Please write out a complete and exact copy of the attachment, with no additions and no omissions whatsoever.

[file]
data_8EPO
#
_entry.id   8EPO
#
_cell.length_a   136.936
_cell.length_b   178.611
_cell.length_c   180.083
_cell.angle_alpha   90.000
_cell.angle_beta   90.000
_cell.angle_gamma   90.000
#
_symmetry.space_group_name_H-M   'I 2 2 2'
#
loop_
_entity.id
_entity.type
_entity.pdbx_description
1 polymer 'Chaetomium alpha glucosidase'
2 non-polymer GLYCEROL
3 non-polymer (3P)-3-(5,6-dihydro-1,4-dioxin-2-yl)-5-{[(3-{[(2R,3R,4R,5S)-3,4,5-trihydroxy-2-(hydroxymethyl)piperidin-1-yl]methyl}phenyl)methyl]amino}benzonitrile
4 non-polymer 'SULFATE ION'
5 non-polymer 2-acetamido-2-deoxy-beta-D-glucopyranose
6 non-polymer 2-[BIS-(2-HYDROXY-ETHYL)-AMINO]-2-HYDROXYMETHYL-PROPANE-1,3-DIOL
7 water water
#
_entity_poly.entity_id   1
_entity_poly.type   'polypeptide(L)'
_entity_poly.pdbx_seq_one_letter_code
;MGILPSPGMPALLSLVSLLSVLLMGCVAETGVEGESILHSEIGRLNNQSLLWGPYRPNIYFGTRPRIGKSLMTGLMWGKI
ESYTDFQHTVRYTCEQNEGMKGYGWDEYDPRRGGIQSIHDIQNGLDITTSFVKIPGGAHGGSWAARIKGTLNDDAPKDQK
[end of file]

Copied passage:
data_8EPO
#
_entry.id   8EPO
#
_cell.length_a   136.936
_cell.length_b   178.611
_cell.length_c   180.083
_cell.angle_alpha   90.000
_cell.angle_beta   90.000
_cell.angle_gamma   90.000
#
_symmetry.space_group_name_H-M   'I 2 2 2'
#
loop_
_entity.id
_entity.type
_entity.pdbx_description
1 polymer 'Chaetomium alpha glucosidase'
2 non-polymer GLYCEROL
3 non-polymer (3P)-3-(5,6-dihydro-1,4-dioxin-2-yl)-5-{[(3-{[(2R,3R,4R,5S)-3,4,5-trihydroxy-2-(hydroxymethyl)piperidin-1-yl]methyl}phenyl)methyl]amino}benzonitrile
4 non-polymer 'SULFATE ION'
5 non-polymer 2-acetamido-2-deoxy-beta-D-glucopyranose
6 non-polymer 2-[BIS-(2-HYDROXY-ETHYL)-AMINO]-2-HYDROXYMETHYL-PROPANE-1,3-DIOL
7 water water
#
_entity_poly.entity_id   1
_entity_poly.type   'polypeptide(L)'
_entity_poly.pdbx_seq_one_letter_code
;MGILPSPGMPALLSLVSLLSVLLMGCVAETGVEGESILHSEIGRLNNQSLLWGPYRPNIYFGTRPRIGKSLMTGLMWGKI
ESYTDFQHTVRYTCEQNEGMKGYGWDEYDPRRGGIQSIHDIQNGLDITTSFVKIPGGAHGGSWAARIKGTLNDDAPKDQK